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From MacEwan to VICE

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From MacEwan to VICE

Mack Lamoureux discusses his career path from student to professional

Mack Lamoureux is a MacEwan University alumnus who graduated from the Bachelor of Communications program. He has previously worked at CBC, has bylines with a handful of other publications, and currently works for VICE Canada in Toronto. I got a chance to sit down with Lamoureux in August when he was back in town covering the Flat Earth International Conference for VICE. We met up at 104 Street on a Saturday while the City Market was up. After talking to him on Twitter and wandering around the market for a while, we saw each other and he introduced me to his friends, who also work in the journalism and communications fields. Lamoureux, his friend Travis McEwan — who is currently a video journalist for CBC Edmonton — and I decided to go have a beer at Yellowhead Brewery. After getting a drink, Lamoureux explained how he went from growing up in a blue collar farm family in Fort Saskatchewan to moving to Toronto to tell the news with VICE Canada.

“It’s kind of sad, my journalism origin story,” Lamoureux says. “I graduated (high school) and went into trades like everybody else did. I was an instrumentation technician for a little while, did a lot of labour jobs out on plant sites …  I have a lot of respect for the industry, for the trades, but it wasn’t for me. I really liked working with my hands, but I found it boring … I didn’t really know what to do.”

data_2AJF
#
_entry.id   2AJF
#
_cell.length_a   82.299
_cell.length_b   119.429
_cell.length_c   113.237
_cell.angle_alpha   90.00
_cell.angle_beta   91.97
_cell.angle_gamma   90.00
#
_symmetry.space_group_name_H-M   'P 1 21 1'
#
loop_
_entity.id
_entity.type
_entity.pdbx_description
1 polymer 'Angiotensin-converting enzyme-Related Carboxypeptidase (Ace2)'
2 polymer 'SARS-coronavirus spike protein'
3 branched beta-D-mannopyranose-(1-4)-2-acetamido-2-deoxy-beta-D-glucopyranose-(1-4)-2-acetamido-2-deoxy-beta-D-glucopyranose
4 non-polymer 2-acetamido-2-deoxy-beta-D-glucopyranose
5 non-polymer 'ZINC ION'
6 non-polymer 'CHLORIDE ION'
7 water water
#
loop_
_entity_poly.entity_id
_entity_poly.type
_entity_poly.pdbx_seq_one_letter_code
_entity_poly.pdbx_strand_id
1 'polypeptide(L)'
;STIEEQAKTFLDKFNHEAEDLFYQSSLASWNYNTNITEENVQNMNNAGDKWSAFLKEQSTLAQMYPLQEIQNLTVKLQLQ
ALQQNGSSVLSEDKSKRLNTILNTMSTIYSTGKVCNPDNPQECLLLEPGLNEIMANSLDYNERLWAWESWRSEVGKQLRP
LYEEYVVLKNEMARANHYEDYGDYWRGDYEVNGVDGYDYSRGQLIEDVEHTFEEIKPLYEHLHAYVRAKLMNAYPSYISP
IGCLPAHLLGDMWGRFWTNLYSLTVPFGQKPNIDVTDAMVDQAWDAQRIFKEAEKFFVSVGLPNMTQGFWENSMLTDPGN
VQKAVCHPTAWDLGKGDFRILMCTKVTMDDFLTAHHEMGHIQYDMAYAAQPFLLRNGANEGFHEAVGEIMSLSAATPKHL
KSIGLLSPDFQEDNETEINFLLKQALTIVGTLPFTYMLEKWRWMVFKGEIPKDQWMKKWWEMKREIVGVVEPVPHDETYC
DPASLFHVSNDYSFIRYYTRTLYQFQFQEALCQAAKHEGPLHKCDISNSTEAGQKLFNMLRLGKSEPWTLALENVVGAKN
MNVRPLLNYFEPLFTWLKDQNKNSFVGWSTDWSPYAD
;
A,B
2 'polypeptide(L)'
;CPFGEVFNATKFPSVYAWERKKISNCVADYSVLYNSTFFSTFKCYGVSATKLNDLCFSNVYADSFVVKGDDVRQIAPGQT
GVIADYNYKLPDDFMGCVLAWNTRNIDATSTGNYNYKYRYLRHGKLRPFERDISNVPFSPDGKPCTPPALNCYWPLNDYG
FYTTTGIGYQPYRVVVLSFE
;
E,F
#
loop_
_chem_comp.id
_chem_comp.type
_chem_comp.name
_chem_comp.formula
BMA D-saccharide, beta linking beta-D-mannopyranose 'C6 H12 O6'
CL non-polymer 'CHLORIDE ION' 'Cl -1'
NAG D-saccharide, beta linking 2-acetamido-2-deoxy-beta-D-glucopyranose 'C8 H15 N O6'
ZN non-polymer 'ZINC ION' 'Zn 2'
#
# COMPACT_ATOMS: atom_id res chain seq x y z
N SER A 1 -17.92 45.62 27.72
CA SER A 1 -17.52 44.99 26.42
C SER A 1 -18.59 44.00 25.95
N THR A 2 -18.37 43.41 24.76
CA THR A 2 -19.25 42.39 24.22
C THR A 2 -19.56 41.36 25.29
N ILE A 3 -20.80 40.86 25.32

For a while, Lamoureux had talked to his friends, particularly his best friend Graham, about leaving the trades to pursue another profession. He landed on journalism because writing fictional short stories was a hobby of his.

“And then one day, my best friend, he died in a car crash.” Lamoureux says. “Then I just realized, fuck what I was doing, I wasn’t happy. I applied for journalism school the next day and ended up going to Grant (MacEwan) … like a lot of other people, my fiction is shit and I wanted to write, so I was like ‘this’ll work,’ and then I found the investigations part of it, and the talking to people and the social aspect of journalism, and I really, really loved it.”

Getting a job in journalism isn’t as easy as simply deciding to get hired. Lamoureux explains that in order to get bylines and published work, he had to sacrifice his social life for a few years just to be able to build up his portfolio while freelancing, while also being able to afford rent, rice, and cat food.

“It’s an incredibly hard profession to get into to, to get your foot in, to find any sort of stability. I wouldn’t dare to guess what percentage of people who try to make it, make it. It’s probably not as bad as musicians or artists or anything, but probably not that far. So there was lots of doubts. And there was definitely lots of doubts leaving something as secure as trade work that pays really well.”

“I’m never going to make as much money as I did when I was 19, driving a train on a plant, ever in my life, unless something crazy happens and they like auction one of my stories for a movie,” Lamoureux says. “Do I want to stay in it, is the shitty pay worth it? Yeah. Yeah, totally.”

Lamoureux says he had to put in a lot of work to be able to quickly pivot from fresh graduate to working in the industry.

“There wasn’t that huge of a break between me graduating and me getting hired in the CBC. I was a pretty weird university student in the fact that I was able to parlay becoming a full-time freelancer, it becoming my full job,” Lamoureux says. “By the time that I graduated I had bylines in VICE, a few other places, I think Yards, Avenue magazine, and I was starting to make money … So it wasn’t too long that there was an associate producer for the night (shift at CBC) opened up and somebody reached out to me like ‘you’d be a good fit for the job,’ and I applied for it.”



Even after getting hired on as the nighttime associate producer at CBC Edmonton, Lamoureux  still had to work hard to stand out and produce high-quality stories. Just because he had a job in the industry, the work didn’t get any easier.